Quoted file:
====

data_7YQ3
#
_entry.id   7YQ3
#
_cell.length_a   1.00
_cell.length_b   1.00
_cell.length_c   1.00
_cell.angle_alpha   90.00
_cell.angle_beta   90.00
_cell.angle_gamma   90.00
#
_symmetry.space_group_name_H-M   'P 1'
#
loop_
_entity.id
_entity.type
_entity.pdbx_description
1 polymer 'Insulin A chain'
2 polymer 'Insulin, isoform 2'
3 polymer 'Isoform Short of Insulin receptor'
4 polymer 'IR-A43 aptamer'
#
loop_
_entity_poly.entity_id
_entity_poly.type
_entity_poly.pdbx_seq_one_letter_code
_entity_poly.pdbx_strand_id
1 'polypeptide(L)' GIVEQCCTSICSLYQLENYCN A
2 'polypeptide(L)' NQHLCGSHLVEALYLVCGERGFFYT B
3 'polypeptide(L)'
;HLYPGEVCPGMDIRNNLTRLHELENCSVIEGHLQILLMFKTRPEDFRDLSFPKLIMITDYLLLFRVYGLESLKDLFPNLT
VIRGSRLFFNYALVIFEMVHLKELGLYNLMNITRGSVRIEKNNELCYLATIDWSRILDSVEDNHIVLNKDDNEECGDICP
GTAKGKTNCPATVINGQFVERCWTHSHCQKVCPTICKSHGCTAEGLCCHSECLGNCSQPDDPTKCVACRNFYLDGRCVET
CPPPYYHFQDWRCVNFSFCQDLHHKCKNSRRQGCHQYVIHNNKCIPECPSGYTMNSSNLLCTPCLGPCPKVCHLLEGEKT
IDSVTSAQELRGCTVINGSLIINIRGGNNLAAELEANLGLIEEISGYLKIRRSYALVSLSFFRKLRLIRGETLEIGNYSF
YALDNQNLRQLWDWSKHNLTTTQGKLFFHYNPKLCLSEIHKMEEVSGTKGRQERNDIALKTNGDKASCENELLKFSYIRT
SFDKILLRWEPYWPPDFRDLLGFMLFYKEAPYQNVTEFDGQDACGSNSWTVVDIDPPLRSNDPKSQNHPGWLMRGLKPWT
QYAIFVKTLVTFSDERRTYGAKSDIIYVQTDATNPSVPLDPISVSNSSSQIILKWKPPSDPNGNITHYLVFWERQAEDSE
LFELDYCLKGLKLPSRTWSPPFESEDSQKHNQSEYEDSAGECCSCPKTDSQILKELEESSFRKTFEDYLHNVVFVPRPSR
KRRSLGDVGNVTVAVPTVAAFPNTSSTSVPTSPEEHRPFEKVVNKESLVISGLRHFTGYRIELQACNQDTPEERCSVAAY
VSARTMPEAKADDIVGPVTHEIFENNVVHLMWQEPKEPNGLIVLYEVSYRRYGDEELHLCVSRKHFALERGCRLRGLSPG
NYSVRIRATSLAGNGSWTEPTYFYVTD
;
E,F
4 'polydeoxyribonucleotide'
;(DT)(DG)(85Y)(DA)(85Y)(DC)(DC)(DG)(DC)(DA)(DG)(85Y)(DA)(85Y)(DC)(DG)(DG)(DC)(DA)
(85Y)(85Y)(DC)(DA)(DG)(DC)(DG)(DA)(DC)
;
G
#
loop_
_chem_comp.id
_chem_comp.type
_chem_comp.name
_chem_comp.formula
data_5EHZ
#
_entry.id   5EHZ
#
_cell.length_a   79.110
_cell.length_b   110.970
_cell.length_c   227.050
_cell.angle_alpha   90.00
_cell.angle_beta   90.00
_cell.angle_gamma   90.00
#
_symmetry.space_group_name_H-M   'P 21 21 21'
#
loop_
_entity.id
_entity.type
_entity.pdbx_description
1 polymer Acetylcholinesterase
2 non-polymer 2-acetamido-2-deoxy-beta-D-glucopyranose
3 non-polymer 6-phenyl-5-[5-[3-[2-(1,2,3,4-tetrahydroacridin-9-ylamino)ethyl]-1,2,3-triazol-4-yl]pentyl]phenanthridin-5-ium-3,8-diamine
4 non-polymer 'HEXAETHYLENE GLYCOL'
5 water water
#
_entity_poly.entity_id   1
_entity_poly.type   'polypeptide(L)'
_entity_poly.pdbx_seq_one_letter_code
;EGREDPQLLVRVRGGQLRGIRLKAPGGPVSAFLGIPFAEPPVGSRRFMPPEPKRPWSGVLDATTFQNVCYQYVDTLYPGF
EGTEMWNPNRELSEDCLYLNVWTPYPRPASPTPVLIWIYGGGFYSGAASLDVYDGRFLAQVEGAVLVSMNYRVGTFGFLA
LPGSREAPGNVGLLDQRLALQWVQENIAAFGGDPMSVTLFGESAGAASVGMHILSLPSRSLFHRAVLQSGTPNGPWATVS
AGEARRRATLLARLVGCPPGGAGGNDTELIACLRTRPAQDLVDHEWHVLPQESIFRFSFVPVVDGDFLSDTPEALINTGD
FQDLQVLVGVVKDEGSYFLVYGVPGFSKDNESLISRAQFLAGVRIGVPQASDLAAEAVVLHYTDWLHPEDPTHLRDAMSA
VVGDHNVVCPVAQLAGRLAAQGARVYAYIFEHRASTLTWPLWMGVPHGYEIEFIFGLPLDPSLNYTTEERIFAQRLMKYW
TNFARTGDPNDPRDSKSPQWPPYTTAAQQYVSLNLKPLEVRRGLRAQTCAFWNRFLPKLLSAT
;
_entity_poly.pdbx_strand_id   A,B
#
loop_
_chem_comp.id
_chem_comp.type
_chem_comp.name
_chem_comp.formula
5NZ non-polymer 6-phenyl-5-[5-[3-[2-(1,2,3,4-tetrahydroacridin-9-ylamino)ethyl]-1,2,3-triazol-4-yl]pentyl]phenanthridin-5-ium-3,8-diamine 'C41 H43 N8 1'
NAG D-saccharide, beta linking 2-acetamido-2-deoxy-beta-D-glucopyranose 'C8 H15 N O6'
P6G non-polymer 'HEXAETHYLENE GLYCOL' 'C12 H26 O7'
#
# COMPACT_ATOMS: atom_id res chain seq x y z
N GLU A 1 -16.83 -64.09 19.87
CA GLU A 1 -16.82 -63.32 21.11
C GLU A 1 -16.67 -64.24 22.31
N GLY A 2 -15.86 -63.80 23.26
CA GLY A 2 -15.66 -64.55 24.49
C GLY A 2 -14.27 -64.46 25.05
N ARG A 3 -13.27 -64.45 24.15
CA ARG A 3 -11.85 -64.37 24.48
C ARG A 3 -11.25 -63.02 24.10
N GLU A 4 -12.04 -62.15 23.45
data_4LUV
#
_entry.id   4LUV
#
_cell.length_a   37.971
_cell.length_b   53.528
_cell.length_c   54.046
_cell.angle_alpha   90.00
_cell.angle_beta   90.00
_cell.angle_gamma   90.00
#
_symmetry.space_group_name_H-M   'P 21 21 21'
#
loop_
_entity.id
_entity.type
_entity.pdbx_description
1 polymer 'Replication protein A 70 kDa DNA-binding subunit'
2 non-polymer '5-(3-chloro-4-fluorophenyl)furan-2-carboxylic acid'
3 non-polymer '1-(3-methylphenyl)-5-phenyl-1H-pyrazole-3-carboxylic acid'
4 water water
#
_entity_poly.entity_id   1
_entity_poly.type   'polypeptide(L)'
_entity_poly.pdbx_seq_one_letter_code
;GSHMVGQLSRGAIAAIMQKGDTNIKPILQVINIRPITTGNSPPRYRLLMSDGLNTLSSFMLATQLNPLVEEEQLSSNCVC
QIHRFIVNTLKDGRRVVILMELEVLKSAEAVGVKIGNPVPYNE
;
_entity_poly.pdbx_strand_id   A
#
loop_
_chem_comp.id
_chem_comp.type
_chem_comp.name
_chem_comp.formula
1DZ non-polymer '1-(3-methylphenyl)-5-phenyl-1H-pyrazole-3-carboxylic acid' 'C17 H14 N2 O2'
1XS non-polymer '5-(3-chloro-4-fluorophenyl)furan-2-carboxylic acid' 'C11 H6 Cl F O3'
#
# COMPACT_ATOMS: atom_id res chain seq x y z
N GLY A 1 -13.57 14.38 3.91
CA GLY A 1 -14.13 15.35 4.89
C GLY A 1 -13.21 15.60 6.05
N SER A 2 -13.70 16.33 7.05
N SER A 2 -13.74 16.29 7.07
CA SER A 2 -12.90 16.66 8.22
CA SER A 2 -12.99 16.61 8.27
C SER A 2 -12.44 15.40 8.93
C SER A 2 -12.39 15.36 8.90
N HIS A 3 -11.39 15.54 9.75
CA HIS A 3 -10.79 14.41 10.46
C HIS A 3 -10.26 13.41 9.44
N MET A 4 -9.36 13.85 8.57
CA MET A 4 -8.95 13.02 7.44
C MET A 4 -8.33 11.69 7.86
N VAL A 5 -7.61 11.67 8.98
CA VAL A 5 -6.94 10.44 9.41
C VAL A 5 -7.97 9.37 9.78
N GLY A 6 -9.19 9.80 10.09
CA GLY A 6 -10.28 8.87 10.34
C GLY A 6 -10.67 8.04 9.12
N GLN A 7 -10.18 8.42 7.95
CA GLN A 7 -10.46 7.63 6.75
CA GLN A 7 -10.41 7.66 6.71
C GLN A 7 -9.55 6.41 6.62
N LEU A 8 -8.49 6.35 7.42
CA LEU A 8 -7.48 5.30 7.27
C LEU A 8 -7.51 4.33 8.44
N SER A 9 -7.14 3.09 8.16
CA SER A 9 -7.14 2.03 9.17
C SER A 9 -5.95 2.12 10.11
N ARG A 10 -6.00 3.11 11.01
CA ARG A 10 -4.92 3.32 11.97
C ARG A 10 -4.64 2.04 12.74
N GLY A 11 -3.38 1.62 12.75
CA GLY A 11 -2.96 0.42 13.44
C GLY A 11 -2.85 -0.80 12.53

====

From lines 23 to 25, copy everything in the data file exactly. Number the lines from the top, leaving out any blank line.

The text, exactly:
loop_
_entity_poly.entity_id
_entity_poly.type